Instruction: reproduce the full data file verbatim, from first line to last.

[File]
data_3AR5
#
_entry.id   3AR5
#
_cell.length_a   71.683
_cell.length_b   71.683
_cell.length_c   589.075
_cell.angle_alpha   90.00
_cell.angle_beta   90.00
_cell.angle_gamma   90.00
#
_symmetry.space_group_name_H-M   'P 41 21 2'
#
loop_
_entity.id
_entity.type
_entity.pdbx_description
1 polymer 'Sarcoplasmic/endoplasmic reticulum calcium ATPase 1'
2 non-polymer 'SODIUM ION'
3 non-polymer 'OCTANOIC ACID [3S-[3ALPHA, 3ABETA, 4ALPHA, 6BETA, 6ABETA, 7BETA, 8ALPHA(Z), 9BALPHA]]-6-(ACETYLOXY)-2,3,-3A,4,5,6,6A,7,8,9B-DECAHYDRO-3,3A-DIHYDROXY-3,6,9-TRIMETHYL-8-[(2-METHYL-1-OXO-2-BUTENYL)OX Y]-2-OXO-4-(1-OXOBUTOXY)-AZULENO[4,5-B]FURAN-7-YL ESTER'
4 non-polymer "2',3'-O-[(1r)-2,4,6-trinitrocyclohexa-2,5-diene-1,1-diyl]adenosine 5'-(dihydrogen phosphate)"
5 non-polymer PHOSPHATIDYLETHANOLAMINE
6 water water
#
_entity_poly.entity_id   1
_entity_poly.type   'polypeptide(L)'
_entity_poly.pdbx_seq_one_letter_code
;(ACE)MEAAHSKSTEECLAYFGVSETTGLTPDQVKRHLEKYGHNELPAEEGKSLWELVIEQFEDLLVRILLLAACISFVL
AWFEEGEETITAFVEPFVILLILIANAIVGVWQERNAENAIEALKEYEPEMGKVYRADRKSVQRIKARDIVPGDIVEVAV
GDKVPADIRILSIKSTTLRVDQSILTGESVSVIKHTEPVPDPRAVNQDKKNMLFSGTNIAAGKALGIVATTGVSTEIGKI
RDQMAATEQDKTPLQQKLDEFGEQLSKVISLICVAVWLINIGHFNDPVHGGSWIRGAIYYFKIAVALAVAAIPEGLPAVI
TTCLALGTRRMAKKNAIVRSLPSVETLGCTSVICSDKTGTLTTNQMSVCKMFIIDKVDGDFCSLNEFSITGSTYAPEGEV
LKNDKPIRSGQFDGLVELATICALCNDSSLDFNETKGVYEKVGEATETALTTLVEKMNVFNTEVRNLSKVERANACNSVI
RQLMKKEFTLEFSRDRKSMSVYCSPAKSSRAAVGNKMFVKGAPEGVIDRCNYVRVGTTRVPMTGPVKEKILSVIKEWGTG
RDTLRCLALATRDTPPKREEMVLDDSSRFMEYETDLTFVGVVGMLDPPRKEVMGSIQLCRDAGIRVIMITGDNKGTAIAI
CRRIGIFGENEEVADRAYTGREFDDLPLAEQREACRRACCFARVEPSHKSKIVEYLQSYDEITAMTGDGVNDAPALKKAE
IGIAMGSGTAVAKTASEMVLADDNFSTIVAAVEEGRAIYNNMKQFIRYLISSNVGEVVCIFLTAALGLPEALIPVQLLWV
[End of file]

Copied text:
data_3AR5
#
_entry.id   3AR5
#
_cell.length_a   71.683
_cell.length_b   71.683
_cell.length_c   589.075
_cell.angle_alpha   90.00
_cell.angle_beta   90.00
_cell.angle_gamma   90.00
#
_symmetry.space_group_name_H-M   'P 41 21 2'
#
loop_
_entity.id
_entity.type
_entity.pdbx_description
1 polymer 'Sarcoplasmic/endoplasmic reticulum calcium ATPase 1'
2 non-polymer 'SODIUM ION'
3 non-polymer 'OCTANOIC ACID [3S-[3ALPHA, 3ABETA, 4ALPHA, 6BETA, 6ABETA, 7BETA, 8ALPHA(Z), 9BALPHA]]-6-(ACETYLOXY)-2,3,-3A,4,5,6,6A,7,8,9B-DECAHYDRO-3,3A-DIHYDROXY-3,6,9-TRIMETHYL-8-[(2-METHYL-1-OXO-2-BUTENYL)OX Y]-2-OXO-4-(1-OXOBUTOXY)-AZULENO[4,5-B]FURAN-7-YL ESTER'
4 non-polymer "2',3'-O-[(1r)-2,4,6-trinitrocyclohexa-2,5-diene-1,1-diyl]adenosine 5'-(dihydrogen phosphate)"
5 non-polymer PHOSPHATIDYLETHANOLAMINE
6 water water
#
_entity_poly.entity_id   1
_entity_poly.type   'polypeptide(L)'
_entity_poly.pdbx_seq_one_letter_code
;(ACE)MEAAHSKSTEECLAYFGVSETTGLTPDQVKRHLEKYGHNELPAEEGKSLWELVIEQFEDLLVRILLLAACISFVL
AWFEEGEETITAFVEPFVILLILIANAIVGVWQERNAENAIEALKEYEPEMGKVYRADRKSVQRIKARDIVPGDIVEVAV
GDKVPADIRILSIKSTTLRVDQSILTGESVSVIKHTEPVPDPRAVNQDKKNMLFSGTNIAAGKALGIVATTGVSTEIGKI
RDQMAATEQDKTPLQQKLDEFGEQLSKVISLICVAVWLINIGHFNDPVHGGSWIRGAIYYFKIAVALAVAAIPEGLPAVI
TTCLALGTRRMAKKNAIVRSLPSVETLGCTSVICSDKTGTLTTNQMSVCKMFIIDKVDGDFCSLNEFSITGSTYAPEGEV
LKNDKPIRSGQFDGLVELATICALCNDSSLDFNETKGVYEKVGEATETALTTLVEKMNVFNTEVRNLSKVERANACNSVI
RQLMKKEFTLEFSRDRKSMSVYCSPAKSSRAAVGNKMFVKGAPEGVIDRCNYVRVGTTRVPMTGPVKEKILSVIKEWGTG
RDTLRCLALATRDTPPKREEMVLDDSSRFMEYETDLTFVGVVGMLDPPRKEVMGSIQLCRDAGIRVIMITGDNKGTAIAI
CRRIGIFGENEEVADRAYTGREFDDLPLAEQREACRRACCFARVEPSHKSKIVEYLQSYDEITAMTGDGVNDAPALKKAE
IGIAMGSGTAVAKTASEMVLADDNFSTIVAAVEEGRAIYNNMKQFIRYLISSNVGEVVCIFLTAALGLPEALIPVQLLWV